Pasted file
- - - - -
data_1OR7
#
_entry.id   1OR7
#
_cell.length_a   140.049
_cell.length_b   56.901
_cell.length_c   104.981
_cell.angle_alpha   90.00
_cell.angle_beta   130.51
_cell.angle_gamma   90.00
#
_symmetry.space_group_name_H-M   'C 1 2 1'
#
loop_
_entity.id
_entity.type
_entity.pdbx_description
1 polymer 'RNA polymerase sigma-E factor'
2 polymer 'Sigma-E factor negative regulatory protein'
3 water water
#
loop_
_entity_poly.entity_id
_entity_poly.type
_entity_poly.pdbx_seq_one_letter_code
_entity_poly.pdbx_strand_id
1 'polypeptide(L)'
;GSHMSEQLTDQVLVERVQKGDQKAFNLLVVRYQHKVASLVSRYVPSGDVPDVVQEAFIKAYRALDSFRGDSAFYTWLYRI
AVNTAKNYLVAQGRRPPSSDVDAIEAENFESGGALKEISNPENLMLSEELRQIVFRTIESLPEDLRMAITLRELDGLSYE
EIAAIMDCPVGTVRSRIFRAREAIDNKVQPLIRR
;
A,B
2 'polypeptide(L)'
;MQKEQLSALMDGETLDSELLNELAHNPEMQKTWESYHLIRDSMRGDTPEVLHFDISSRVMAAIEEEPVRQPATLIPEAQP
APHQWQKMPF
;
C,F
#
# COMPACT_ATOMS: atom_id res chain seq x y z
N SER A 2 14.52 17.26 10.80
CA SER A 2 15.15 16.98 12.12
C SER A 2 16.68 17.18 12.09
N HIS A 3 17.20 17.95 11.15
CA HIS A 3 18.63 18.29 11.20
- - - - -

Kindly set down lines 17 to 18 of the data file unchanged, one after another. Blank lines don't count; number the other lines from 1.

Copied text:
_entity.pdbx_description
1 polymer 'RNA polymerase sigma-E factor'